5 Reasons to Consider Physical Therapy
Physical therapy is often used as a standard treatment for chronic pain or pain related to an injury; however, it can also help treat other medical conditions, including back pain, headaches or even diabetes.
A physical therapist treats areas of weakness by encouraging movement. Although a health care professional may recommend a specific physical therapist, it is important to personally check out their credentials and experience and discuss specific treatment goals before committing to therapy.
Physical therapy can help with the following:
- Increase mobility, balance and strength. A physical therapist not only treats health conditions but also looks for the source of the symptoms. For example, everyday movements could be the cause of carpal tunnel, neck pain or knee pain. A physical therapist can recommend adjustments to these movements and prescribe exercises to improve mobility, balance and strength.
- Avoid surgery. As range of motion and strength increases, the need for surgery may vanish; however, if surgery is unavoidable, pre-surgical physical therapy can result in less recovery time and improved outcomes after surgery.
- Prevent injury. In most cases, physical therapy is recommended after an injury; however, it can also be a form of preventative care. A physical therapist can help with posture, injury prevention and movement awareness. Physical therapy can also improve sports-related performance.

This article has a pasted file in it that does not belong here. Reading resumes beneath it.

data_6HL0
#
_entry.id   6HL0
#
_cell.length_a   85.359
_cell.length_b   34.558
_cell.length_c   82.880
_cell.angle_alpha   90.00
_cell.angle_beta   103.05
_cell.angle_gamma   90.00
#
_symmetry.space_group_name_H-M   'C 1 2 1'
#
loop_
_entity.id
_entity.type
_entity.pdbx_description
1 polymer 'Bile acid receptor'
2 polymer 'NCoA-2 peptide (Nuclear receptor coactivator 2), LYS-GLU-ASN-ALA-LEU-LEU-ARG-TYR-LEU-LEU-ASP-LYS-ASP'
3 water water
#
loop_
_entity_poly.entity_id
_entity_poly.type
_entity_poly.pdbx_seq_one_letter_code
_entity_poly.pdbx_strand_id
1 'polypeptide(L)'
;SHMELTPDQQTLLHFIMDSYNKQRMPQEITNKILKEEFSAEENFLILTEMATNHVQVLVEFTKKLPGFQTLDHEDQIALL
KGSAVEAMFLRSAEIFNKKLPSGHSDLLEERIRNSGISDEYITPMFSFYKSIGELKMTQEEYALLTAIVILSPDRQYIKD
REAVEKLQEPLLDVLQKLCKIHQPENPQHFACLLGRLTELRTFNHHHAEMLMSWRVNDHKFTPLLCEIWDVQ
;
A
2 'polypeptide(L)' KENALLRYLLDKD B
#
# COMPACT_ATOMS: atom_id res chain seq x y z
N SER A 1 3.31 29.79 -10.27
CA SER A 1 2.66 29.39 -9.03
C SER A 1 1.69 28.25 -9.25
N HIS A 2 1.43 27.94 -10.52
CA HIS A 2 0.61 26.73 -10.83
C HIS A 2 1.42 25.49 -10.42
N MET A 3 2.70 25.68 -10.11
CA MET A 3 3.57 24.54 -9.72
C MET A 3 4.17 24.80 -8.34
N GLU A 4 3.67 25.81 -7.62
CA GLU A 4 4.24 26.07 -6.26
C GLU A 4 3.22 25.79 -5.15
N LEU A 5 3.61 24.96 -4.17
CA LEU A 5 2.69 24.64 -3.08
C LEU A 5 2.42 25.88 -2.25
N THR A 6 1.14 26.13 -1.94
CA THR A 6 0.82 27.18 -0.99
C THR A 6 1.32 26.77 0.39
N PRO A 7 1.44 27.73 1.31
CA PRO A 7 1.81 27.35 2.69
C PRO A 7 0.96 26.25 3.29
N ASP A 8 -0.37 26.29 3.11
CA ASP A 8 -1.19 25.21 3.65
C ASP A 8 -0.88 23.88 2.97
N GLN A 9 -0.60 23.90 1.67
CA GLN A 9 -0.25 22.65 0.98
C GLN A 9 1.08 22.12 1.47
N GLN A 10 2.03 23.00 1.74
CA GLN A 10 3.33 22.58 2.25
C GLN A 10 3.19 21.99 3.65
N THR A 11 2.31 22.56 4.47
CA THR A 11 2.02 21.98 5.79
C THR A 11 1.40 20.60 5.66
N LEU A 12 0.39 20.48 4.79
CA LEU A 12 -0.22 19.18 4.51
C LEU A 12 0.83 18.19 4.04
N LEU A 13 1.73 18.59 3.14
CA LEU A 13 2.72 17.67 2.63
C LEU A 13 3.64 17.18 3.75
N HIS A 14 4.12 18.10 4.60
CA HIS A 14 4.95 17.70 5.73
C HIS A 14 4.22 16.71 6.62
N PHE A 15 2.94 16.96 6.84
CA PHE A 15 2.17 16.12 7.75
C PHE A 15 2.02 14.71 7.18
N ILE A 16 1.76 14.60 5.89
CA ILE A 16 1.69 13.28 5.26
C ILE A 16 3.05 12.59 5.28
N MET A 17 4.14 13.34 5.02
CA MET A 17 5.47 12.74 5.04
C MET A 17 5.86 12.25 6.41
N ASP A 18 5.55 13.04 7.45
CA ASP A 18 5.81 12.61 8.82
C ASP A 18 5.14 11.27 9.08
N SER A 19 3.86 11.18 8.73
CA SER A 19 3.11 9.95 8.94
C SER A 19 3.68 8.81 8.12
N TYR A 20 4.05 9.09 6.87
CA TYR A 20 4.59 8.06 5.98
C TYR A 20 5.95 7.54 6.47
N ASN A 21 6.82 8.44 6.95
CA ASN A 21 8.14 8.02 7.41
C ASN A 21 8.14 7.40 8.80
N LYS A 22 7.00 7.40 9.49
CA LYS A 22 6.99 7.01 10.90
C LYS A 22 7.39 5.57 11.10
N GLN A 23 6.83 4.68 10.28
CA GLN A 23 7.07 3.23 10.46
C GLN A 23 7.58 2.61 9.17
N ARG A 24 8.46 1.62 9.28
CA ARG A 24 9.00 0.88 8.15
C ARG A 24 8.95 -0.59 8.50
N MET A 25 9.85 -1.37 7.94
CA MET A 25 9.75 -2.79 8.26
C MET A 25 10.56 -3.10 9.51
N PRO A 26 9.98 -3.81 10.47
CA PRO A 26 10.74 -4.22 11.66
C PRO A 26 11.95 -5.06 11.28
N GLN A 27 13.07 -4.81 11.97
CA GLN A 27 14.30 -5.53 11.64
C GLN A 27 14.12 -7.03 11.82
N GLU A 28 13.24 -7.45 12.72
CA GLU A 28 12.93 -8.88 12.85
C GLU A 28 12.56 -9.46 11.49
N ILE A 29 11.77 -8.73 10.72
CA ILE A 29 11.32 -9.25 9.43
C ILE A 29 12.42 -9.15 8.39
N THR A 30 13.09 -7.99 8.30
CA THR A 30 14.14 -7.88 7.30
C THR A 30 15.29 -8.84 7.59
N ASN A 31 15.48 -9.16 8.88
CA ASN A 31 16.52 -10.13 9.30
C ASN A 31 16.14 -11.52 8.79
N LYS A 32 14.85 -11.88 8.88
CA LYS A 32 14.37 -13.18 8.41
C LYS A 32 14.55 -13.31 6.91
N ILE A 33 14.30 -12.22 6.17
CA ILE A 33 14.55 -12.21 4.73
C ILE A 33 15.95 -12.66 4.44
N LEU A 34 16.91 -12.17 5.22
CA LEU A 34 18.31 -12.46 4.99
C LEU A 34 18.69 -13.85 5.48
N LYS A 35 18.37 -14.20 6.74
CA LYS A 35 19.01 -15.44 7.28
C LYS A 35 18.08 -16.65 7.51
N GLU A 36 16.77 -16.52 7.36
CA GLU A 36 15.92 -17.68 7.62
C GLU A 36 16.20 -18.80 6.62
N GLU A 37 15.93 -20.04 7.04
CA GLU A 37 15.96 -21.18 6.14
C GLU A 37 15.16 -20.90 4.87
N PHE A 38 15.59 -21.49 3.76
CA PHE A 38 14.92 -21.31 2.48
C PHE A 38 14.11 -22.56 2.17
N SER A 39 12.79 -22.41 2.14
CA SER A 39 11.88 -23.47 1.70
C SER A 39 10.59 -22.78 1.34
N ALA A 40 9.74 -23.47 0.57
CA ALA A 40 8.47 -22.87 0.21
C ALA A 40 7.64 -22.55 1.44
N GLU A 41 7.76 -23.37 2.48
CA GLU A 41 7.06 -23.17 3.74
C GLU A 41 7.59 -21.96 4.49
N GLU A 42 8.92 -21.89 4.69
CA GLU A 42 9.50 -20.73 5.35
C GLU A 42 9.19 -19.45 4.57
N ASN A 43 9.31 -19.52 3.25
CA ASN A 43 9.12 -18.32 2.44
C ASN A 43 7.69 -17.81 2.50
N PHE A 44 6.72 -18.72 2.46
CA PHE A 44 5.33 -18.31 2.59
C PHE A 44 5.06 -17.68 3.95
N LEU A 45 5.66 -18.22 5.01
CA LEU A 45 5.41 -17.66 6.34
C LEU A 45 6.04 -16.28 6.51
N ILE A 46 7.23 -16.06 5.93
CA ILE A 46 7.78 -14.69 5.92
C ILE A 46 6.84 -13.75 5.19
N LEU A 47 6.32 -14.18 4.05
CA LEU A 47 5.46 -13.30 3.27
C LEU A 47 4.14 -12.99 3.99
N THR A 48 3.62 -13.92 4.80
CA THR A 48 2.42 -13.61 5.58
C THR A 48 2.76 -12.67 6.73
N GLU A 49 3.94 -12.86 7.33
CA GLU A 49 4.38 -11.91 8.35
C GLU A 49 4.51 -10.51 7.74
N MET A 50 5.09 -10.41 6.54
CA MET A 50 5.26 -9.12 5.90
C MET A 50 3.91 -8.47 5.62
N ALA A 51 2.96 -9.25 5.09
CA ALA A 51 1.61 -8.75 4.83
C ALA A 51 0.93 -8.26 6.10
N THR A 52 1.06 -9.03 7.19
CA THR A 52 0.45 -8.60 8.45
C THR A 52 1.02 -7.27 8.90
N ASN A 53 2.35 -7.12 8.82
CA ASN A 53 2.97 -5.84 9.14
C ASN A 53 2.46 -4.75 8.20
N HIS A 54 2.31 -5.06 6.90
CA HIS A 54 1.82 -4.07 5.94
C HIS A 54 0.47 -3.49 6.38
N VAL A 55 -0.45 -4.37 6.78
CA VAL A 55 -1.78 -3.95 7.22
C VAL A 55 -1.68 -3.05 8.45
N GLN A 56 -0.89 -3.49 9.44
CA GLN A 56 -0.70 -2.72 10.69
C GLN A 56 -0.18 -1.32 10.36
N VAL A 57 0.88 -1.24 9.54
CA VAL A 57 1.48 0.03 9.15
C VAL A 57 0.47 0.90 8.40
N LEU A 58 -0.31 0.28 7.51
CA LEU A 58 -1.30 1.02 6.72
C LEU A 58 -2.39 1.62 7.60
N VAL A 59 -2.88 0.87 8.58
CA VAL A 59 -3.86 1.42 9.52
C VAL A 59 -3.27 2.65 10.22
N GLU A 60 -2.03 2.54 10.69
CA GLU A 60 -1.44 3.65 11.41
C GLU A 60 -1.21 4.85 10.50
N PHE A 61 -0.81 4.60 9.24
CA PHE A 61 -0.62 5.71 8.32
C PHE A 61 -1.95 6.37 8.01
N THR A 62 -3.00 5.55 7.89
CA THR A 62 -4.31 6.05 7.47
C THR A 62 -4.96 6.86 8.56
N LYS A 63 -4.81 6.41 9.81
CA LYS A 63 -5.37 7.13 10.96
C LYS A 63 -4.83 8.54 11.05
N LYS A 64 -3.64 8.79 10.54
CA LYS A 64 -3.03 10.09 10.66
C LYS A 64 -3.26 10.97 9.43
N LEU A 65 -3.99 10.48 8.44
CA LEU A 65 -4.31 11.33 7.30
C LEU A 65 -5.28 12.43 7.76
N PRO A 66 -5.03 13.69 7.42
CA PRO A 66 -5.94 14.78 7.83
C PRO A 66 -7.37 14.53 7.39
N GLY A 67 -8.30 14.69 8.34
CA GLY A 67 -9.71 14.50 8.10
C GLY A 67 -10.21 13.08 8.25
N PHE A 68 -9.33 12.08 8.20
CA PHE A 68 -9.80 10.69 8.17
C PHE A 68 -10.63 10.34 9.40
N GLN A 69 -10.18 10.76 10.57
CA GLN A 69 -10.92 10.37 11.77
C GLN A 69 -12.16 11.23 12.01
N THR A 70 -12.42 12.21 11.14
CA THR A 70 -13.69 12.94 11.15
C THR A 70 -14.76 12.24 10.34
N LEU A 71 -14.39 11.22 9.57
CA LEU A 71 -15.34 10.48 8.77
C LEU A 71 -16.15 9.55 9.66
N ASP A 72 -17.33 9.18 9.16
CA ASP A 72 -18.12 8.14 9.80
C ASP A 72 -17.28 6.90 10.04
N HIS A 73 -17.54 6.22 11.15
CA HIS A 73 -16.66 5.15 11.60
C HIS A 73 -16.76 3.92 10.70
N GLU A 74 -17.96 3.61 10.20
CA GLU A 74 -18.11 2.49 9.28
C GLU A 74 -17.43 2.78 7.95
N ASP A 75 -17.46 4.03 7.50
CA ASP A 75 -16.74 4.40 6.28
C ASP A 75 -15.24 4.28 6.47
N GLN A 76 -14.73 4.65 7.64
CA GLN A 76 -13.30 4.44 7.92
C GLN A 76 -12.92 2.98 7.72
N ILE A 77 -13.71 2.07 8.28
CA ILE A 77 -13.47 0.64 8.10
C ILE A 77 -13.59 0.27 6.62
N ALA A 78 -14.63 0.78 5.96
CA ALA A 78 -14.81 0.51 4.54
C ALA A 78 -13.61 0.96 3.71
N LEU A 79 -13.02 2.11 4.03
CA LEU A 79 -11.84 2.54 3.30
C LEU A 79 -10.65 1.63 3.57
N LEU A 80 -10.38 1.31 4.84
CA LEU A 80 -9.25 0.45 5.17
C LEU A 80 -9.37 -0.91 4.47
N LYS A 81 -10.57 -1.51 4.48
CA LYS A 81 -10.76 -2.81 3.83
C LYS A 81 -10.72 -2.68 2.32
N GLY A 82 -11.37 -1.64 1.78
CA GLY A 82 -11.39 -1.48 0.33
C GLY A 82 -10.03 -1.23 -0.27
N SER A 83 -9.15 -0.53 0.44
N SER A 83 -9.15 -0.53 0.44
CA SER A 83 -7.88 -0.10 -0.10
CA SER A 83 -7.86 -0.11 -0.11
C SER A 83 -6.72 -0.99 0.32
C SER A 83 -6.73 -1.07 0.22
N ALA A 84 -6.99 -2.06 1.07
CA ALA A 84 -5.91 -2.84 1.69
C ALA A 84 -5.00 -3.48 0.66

- Manage aging. The body loses muscle mass and strength as it ages, which can create issues with balance. A physical therapist can suggest modifications in everyday activities to decrease the risk of falls, such as techniques for getting up from a sitting/lying position or walking up/down stairs. Arthritic and joint pain and can also benefit from physical therapy.
- Help control a disease or condition. Some physical therapists are trained to assist with specific health conditions, such as heart issues, lung problems, excess weight, pelvic floor pain/dysfunction, or type 2 diabetes. Physical therapy exercises (individualized for specific conditions) can also help with weight loss. Weight loss often reduces the need for certain medications and decreases the risk of heart disease or stroke. Neurological conditions, such as Parkinson’s disease and multiple sclerosis, can also be managed with physical therapy.
Physical therapy can be challenging as the body begins to use areas that are injured, painful or deconditioned; however, it is considered safe and should not cause further damage.